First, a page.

Warts and All, My (May) High Desert Garden

My High Desert Garden

My garden is ornamental landscaping. I tried (for a few years) to grow some food but It is expensive and hard fought here. The amount of water required for edibles is staggering and water is permanently in short supply.

I have clay and sand for native soil and neither is friendly to the plants I knew when I moved here, annums and eons ago.

Rather than fighting nature and climate I adapted. Why fight when you can partner.

People are sometimes shocked when they see my garden and assume it requires an enormous amount of water. They fail to realize the green is largely sedum,Image succulents, native plants and other xeriscaping . Almost everything I grow is drought tolerant, I don’t have a flush toilet or other water wasters and collect every rain drop or snow flake that hits my roof.Β  I’ll contrast my water use with anyone in the neighborhood.Β  I’ll bet I use less.

As time has passed the challenge of gardening has increased. We have moved into drought and increasingly unpredictable weather with wild extremes. We had a serious freeze in the early morning hours of May 15. Three days ago we had a nasty hail storm that flattened, shredded and filled my rock gardens with ice. Last summer we had two floods so severe a stretch of our road washed out.

As I said I don’t combat nature. It is what it is. I still do darn well with my landscaping I think, but you be the judge.

Last summer I promised a video tour of my garden. I never got it “presentable” enough to want to show it. Hell with that. Here is my early garden with most of the plants barely an inch tall but the bones show. It is decent when picked up, swept up and groomed. Maybe I’ll get there this year? πŸ™‚

Enjoy the tour.

I’ll try to do another walk through when the big bloom starts. Here are a few close ups of what it looks like at the moment:

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(pre hail)

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25 Responses to Warts and All, My (May) High Desert Garden

  1. ladyhart2u says:

    I just love those “evil” colors of the Iris. I dug mine up when we was changing to the castle rock and I never replanted them. I also enjoyed the video quite a bit.

    What was that white statue on that thing next to your shed? I’m quite nosy lol

    • osolynden says:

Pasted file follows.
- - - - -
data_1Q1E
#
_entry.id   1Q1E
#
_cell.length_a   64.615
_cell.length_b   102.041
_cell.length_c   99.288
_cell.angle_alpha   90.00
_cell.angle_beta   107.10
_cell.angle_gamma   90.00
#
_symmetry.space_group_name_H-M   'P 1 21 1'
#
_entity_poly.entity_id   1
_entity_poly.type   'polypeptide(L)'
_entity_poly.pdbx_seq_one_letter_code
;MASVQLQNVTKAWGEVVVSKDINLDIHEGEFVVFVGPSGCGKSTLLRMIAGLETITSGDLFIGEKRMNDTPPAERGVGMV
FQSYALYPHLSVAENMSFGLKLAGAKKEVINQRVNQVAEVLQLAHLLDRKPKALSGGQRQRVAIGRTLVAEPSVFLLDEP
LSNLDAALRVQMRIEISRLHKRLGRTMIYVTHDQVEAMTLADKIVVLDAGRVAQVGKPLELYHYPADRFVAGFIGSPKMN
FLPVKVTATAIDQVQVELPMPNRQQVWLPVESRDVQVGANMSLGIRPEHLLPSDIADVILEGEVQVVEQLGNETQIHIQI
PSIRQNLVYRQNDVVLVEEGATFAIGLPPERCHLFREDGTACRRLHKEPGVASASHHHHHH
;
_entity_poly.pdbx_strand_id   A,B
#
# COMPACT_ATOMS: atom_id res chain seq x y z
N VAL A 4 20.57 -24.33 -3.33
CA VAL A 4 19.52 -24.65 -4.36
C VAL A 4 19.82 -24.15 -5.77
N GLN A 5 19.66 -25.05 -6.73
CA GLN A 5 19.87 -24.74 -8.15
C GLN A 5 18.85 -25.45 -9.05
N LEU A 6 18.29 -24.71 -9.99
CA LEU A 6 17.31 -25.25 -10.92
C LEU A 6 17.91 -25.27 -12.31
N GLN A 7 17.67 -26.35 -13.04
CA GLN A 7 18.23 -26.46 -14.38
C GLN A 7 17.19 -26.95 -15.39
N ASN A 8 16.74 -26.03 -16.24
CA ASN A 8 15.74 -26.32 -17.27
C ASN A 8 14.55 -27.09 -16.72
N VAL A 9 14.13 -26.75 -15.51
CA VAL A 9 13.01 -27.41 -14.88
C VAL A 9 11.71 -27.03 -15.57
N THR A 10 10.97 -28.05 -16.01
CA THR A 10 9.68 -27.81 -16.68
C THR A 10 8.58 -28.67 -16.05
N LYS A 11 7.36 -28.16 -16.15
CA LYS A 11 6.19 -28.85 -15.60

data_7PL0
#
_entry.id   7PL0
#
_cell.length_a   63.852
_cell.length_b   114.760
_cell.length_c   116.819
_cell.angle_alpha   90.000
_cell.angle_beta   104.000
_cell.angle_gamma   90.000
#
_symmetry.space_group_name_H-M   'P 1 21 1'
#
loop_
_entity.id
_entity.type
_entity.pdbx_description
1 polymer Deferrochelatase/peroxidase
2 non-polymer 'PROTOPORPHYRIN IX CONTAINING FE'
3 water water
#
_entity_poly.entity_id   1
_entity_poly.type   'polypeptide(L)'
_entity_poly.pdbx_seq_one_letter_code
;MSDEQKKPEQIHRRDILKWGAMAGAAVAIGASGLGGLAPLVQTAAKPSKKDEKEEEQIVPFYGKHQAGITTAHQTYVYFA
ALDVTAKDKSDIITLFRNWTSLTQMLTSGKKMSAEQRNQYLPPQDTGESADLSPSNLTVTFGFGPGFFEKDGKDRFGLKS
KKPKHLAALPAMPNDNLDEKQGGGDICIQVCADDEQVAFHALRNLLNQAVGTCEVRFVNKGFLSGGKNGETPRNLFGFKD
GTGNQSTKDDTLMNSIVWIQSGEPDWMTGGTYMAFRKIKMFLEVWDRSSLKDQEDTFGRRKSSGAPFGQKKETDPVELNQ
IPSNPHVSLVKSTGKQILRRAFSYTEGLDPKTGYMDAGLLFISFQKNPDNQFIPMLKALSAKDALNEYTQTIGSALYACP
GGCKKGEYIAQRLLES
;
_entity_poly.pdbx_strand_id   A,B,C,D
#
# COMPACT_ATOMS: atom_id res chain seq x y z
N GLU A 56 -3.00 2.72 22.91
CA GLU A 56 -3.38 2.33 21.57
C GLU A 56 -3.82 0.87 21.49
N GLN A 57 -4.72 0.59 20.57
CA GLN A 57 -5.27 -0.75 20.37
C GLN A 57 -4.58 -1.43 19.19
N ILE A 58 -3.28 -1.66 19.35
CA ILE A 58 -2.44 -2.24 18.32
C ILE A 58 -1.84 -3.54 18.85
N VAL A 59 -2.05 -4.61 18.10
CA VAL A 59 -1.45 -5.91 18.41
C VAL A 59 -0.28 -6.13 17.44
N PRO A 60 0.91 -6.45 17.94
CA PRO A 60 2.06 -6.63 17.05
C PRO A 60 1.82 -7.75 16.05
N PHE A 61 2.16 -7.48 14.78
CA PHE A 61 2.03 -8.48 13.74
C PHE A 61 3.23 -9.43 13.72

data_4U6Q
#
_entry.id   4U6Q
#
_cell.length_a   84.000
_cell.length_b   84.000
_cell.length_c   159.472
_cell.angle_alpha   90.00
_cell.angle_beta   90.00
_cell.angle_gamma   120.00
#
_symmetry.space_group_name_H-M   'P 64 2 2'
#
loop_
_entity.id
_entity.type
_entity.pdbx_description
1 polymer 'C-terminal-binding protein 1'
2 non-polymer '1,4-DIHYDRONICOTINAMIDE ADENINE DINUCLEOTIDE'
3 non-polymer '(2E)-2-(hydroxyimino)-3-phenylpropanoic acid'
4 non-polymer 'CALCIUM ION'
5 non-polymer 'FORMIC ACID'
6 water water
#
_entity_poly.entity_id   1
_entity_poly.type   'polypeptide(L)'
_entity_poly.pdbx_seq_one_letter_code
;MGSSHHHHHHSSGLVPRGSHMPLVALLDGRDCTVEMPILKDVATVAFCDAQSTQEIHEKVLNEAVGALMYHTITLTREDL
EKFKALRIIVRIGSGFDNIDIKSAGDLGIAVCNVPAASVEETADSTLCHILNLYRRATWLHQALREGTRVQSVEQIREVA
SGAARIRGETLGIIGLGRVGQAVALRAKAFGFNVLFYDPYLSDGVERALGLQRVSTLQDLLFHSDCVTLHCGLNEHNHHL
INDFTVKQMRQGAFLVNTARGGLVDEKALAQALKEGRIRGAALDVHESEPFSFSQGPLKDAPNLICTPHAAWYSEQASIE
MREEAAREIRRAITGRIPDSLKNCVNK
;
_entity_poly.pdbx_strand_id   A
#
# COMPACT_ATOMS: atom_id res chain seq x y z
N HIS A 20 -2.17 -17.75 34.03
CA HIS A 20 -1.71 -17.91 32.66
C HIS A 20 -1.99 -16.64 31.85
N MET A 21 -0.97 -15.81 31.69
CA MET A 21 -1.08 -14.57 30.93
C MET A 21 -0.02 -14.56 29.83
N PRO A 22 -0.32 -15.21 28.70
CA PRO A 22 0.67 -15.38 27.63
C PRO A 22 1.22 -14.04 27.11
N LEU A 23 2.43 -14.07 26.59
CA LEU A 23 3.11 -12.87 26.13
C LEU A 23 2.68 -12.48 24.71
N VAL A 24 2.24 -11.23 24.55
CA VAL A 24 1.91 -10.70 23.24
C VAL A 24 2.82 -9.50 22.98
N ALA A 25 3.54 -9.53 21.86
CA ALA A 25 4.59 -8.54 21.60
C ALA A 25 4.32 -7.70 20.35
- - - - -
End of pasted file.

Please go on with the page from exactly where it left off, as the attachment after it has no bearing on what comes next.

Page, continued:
Yes, Vic the Dick would love my garden. All those Satanist colors…. Bwa ha ha. The man has the IQ of sawdust.

      Next to my solar heat pump house (shed) is the housing for my breaker box. On top for weight is an old lamp base I inherited from my friend Walter. It’s old but was “inexpensive” when new. I think it’s cement and 30’s or 40’s… It’s a not very detailed (Grecian?) naked woman holding a vase on her shoulder. I painted it white. I keep threatening to do flesh tones and add a thong so folks like Vic will only rate me a 5 on the Satan scale…

  2. Ok, I really missed something important….just when did purple get put on the “evil” list?

    Love your place and you have such a lovely garden. I’m very jealous ’cause I’ve got a talent for killing every plant I’ve ever had the pleasure to plant. Flowers, especially, do not do well with me. Except the ones I want to be rid of. Those thrive just to spite me.

    Luckily, the Man does well with trees and I can dig an awesome hole so our yard isn’t completely barren.

  3. How to spell the name of the woman in the bottom photo?

    I’m pleased you posted that video. What a delight for those of us who are prevented from visiting in person, Lynden. An oasis in the high desert.

    However, my morbid sides wishes you had shown a bit more of The Death Star. AKA: The Big House.

    And a pleasant surprise is that you have a youthful voice. Which, unfortunately, makes you notably less effective when chasing away any children that might haplessly stumble across your yard.

    Warm regards, Desert Sage;-].

    • osolynden says:

      I have seen at least 3 or four spellings for Quan Yin:
      http://www.goddess.ws/kuan-yin.html

      I decided it was risky getting too close to the death star… I have been finding a lot of spent cartridges on their back door stoop of late.

      Voice isn’t the only technique for telling kids to “get offa my lawn”. A witch hats works wonders. Oh wait, I don’t have a lawn.

      Thanks for the visit. I’ll get over to your blog today but the new one is so long…

  4. Ishbel says:

    Lovely, lovely, LOVELY!

  5. Ishbel says:

    Absolutely no need! I am not snobby, but confess to being a little OCD in terms of tidiness.. But a garden like yours just gets more charming.

    In case you wonder who is visiting from Greece… That would be me!

  6. scarlybobs says:

    Your garden is beautiful, and it was *awesome* to see Stitch on video too! ^__^

    His dog door looks really good as well, and as for the buried dog ‘cave’ WOW that is cool!

    Your garden really puts ours’ to shame πŸ˜›

    • osolynden says:

      Yes, my garden is very “dog friendly”, but they contribute so much to it’s survival by scaring away the pests who eat my plants. πŸ™‚

      Thanks for the visit.

  7. Cary says:

    How lovely Lynden! Robert and I will sit with you and have a long, wonderful visit there one day…………………….<3

  8. Wow…just WOW. I love all you’ve done with gardening! I see the crab-apple tree is coming along. Your place is fantastic, envy you! I see, I need to consult with you on building my place once we move to Portland!!!!!!!!

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